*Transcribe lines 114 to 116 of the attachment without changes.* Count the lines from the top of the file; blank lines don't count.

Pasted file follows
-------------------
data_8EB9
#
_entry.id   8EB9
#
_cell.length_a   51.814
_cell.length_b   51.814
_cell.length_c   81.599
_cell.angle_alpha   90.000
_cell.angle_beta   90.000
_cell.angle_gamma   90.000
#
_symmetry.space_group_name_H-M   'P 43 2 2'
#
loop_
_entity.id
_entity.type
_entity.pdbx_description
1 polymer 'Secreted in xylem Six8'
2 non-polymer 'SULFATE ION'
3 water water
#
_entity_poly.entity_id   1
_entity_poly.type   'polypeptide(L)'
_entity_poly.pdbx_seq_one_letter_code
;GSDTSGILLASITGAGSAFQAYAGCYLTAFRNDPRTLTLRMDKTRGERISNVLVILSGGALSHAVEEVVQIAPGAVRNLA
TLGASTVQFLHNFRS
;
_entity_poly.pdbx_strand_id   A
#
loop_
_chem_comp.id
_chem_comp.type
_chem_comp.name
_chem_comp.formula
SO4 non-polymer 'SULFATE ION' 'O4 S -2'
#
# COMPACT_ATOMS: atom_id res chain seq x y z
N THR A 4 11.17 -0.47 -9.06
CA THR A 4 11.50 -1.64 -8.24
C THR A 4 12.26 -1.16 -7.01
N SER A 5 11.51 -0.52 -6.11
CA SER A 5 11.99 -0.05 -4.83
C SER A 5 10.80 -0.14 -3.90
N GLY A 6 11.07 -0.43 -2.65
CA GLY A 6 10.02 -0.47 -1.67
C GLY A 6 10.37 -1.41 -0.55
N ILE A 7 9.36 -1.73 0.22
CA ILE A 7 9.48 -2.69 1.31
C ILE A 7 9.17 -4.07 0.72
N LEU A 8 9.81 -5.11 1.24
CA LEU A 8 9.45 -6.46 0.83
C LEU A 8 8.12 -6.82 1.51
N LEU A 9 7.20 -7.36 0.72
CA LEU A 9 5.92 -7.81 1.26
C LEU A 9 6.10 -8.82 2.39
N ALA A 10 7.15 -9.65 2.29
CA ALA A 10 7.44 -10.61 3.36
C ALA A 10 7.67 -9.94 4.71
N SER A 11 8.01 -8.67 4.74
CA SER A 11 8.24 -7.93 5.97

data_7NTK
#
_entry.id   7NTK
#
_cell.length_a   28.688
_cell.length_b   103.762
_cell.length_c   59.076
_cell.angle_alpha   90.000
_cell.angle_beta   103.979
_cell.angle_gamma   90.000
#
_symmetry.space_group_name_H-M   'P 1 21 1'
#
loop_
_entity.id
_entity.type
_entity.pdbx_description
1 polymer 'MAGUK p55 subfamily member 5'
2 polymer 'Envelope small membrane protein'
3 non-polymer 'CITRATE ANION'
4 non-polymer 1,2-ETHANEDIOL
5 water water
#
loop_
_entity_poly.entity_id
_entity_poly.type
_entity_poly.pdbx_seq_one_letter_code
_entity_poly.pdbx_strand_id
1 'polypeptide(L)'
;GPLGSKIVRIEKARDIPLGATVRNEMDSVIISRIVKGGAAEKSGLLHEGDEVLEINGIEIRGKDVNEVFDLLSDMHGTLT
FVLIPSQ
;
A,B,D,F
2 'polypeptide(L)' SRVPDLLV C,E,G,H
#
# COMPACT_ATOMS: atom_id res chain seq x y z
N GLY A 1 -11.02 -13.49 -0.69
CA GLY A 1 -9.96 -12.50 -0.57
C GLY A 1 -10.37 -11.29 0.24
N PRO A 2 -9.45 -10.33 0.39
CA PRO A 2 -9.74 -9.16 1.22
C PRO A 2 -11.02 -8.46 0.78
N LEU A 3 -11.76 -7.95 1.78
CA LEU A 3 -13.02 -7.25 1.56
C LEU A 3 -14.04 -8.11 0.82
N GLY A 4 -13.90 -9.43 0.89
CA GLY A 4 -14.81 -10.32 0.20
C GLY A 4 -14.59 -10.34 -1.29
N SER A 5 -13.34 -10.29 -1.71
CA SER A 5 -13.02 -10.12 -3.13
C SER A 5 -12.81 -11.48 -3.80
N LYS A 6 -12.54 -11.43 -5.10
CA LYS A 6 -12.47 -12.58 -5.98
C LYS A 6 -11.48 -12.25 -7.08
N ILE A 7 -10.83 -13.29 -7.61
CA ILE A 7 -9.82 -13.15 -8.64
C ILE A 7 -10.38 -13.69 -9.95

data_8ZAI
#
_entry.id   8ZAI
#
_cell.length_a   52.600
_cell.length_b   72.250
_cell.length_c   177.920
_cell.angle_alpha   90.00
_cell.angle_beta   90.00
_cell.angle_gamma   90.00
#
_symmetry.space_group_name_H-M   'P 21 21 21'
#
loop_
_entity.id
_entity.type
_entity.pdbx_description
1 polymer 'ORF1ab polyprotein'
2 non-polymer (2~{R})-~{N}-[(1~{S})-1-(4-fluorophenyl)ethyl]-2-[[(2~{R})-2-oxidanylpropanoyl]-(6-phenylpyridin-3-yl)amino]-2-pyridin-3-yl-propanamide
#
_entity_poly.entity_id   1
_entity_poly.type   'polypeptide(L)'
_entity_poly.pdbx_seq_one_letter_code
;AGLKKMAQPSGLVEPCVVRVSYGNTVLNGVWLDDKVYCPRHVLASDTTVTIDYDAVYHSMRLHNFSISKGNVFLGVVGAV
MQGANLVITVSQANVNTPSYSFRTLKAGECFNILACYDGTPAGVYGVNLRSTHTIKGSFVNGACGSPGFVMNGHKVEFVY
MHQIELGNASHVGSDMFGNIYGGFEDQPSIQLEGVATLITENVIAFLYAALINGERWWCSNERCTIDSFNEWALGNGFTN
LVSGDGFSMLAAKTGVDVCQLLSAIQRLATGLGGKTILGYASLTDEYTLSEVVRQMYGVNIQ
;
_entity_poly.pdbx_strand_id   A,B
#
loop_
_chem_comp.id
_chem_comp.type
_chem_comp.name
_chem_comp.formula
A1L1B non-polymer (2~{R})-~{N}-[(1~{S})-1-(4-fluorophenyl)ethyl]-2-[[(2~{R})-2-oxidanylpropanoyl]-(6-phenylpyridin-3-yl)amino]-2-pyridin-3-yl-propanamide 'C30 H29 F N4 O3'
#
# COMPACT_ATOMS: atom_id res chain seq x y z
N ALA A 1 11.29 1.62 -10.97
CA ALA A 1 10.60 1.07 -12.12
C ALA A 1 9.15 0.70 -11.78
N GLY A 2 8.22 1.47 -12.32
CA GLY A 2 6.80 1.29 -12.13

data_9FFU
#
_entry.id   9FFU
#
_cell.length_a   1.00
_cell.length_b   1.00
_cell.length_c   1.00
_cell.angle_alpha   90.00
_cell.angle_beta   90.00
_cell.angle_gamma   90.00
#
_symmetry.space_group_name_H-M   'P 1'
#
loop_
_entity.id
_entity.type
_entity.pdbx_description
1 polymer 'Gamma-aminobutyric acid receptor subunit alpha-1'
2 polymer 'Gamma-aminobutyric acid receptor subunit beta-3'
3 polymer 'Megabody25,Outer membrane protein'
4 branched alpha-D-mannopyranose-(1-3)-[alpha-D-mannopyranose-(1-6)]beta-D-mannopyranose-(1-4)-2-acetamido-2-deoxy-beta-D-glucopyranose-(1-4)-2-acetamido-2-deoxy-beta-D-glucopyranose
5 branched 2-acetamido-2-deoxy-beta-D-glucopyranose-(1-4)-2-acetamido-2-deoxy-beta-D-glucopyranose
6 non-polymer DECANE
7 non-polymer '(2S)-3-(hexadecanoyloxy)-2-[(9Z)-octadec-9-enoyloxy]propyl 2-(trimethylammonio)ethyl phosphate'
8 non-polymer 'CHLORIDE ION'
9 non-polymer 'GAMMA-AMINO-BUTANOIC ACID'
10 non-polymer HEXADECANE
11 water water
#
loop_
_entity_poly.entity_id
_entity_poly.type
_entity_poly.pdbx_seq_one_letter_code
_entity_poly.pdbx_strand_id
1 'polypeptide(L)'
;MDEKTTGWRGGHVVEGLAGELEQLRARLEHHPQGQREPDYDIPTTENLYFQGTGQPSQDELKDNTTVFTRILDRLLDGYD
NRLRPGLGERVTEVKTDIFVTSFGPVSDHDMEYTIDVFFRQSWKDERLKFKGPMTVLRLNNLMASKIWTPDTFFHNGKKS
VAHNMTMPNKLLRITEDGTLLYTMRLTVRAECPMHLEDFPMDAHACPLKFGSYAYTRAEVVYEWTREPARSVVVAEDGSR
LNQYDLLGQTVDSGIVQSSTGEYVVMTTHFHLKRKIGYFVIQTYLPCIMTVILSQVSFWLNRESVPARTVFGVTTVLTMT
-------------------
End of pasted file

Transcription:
C LYS A 6 -11.48 -12.25 -7.08
N ILE A 7 -10.83 -13.29 -7.61
CA ILE A 7 -9.82 -13.15 -8.64